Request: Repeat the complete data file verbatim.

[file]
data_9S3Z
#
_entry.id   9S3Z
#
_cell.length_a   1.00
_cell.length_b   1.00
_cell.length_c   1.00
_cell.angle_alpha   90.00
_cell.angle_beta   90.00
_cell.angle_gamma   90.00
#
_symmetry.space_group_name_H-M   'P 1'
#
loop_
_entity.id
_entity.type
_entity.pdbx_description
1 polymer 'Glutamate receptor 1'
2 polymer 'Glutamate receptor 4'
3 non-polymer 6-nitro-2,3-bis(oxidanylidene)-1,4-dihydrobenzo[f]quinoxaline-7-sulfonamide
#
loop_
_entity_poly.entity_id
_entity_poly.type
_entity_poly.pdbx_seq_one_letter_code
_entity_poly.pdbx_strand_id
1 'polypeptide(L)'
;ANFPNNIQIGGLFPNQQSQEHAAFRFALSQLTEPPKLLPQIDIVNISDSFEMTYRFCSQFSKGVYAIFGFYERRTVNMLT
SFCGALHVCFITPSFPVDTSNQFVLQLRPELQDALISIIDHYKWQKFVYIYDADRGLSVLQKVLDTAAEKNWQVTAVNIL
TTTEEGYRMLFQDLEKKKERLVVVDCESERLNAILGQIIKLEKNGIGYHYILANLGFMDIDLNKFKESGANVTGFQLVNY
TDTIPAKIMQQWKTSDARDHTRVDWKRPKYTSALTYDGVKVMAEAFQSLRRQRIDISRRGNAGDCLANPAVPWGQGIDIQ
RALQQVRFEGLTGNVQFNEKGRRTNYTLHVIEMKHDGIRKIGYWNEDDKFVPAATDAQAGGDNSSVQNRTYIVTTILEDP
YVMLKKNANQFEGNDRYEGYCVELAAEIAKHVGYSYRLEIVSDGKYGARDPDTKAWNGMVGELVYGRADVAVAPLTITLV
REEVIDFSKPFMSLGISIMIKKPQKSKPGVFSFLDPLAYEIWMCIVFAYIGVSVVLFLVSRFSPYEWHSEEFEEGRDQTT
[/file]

data_9S3Z
#
_entry.id   9S3Z
#
_cell.length_a   1.00
_cell.length_b   1.00
_cell.length_c   1.00
_cell.angle_alpha   90.00
_cell.angle_beta   90.00
_cell.angle_gamma   90.00
#
_symmetry.space_group_name_H-M   'P 1'
#
loop_
_entity.id
_entity.type
_entity.pdbx_description
1 polymer 'Glutamate receptor 1'
2 polymer 'Glutamate receptor 4'
3 non-polymer 6-nitro-2,3-bis(oxidanylidene)-1,4-dihydrobenzo[f]quinoxaline-7-sulfonamide
#
loop_
_entity_poly.entity_id
_entity_poly.type
_entity_poly.pdbx_seq_one_letter_code
_entity_poly.pdbx_strand_id
1 'polypeptide(L)'
;ANFPNNIQIGGLFPNQQSQEHAAFRFALSQLTEPPKLLPQIDIVNISDSFEMTYRFCSQFSKGVYAIFGFYERRTVNMLT
SFCGALHVCFITPSFPVDTSNQFVLQLRPELQDALISIIDHYKWQKFVYIYDADRGLSVLQKVLDTAAEKNWQVTAVNIL
TTTEEGYRMLFQDLEKKKERLVVVDCESERLNAILGQIIKLEKNGIGYHYILANLGFMDIDLNKFKESGANVTGFQLVNY
TDTIPAKIMQQWKTSDARDHTRVDWKRPKYTSALTYDGVKVMAEAFQSLRRQRIDISRRGNAGDCLANPAVPWGQGIDIQ
RALQQVRFEGLTGNVQFNEKGRRTNYTLHVIEMKHDGIRKIGYWNEDDKFVPAATDAQAGGDNSSVQNRTYIVTTILEDP
YVMLKKNANQFEGNDRYEGYCVELAAEIAKHVGYSYRLEIVSDGKYGARDPDTKAWNGMVGELVYGRADVAVAPLTITLV
REEVIDFSKPFMSLGISIMIKKPQKSKPGVFSFLDPLAYEIWMCIVFAYIGVSVVLFLVSRFSPYEWHSEEFEEGRDQTT